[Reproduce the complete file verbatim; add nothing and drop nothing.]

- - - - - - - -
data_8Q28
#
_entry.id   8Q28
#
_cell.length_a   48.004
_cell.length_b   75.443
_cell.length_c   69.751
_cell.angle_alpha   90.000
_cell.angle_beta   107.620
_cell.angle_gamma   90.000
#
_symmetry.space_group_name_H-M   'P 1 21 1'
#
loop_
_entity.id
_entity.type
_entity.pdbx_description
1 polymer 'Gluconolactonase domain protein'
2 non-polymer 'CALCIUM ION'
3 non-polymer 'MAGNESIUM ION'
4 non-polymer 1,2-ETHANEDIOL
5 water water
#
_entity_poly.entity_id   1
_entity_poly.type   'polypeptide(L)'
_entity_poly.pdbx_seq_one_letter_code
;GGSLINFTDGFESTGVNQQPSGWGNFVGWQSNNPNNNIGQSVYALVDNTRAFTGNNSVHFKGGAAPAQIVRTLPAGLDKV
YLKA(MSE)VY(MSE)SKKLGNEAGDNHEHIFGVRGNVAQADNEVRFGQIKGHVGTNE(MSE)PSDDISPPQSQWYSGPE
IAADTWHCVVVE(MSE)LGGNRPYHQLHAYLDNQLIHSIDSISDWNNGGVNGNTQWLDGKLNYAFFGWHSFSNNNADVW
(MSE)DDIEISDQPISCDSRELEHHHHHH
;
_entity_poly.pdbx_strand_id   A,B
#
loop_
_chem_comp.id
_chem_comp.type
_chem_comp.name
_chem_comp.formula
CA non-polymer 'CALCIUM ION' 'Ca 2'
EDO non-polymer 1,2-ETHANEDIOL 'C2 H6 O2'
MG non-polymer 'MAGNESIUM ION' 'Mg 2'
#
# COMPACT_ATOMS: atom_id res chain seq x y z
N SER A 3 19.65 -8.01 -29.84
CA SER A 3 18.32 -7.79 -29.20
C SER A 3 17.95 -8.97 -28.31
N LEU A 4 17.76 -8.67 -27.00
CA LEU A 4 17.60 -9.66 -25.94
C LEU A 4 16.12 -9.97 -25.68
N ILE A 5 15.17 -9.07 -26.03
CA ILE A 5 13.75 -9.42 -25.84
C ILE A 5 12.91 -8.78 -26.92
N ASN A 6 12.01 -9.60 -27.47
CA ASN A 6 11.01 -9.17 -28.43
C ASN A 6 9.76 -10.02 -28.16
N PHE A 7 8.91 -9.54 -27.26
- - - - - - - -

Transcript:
data_8Q28
#
_entry.id   8Q28
#
_cell.length_a   48.004
_cell.length_b   75.443
_cell.length_c   69.751
_cell.angle_alpha   90.000
_cell.angle_beta   107.620
_cell.angle_gamma   90.000
#
_symmetry.space_group_name_H-M   'P 1 21 1'
#
loop_
_entity.id
_entity.type
_entity.pdbx_description
1 polymer 'Gluconolactonase domain protein'
2 non-polymer 'CALCIUM ION'
3 non-polymer 'MAGNESIUM ION'
4 non-polymer 1,2-ETHANEDIOL
5 water water
#
_entity_poly.entity_id   1
_entity_poly.type   'polypeptide(L)'
_entity_poly.pdbx_seq_one_letter_code
;GGSLINFTDGFESTGVNQQPSGWGNFVGWQSNNPNNNIGQSVYALVDNTRAFTGNNSVHFKGGAAPAQIVRTLPAGLDKV
YLKA(MSE)VY(MSE)SKKLGNEAGDNHEHIFGVRGNVAQADNEVRFGQIKGHVGTNE(MSE)PSDDISPPQSQWYSGPE
IAADTWHCVVVE(MSE)LGGNRPYHQLHAYLDNQLIHSIDSISDWNNGGVNGNTQWLDGKLNYAFFGWHSFSNNNADVW
(MSE)DDIEISDQPISCDSRELEHHHHHH
;
_entity_poly.pdbx_strand_id   A,B
#
loop_
_chem_comp.id
_chem_comp.type
_chem_comp.name
_chem_comp.formula
CA non-polymer 'CALCIUM ION' 'Ca 2'
EDO non-polymer 1,2-ETHANEDIOL 'C2 H6 O2'
MG non-polymer 'MAGNESIUM ION' 'Mg 2'
#
# COMPACT_ATOMS: atom_id res chain seq x y z
N SER A 3 19.65 -8.01 -29.84
CA SER A 3 18.32 -7.79 -29.20
C SER A 3 17.95 -8.97 -28.31
N LEU A 4 17.76 -8.67 -27.00
CA LEU A 4 17.60 -9.66 -25.94
C LEU A 4 16.12 -9.97 -25.68
N ILE A 5 15.17 -9.07 -26.03
CA ILE A 5 13.75 -9.42 -25.84
C ILE A 5 12.91 -8.78 -26.92
N ASN A 6 12.01 -9.60 -27.47
CA ASN A 6 11.01 -9.17 -28.43
C ASN A 6 9.76 -10.02 -28.16
N PHE A 7 8.91 -9.54 -27.26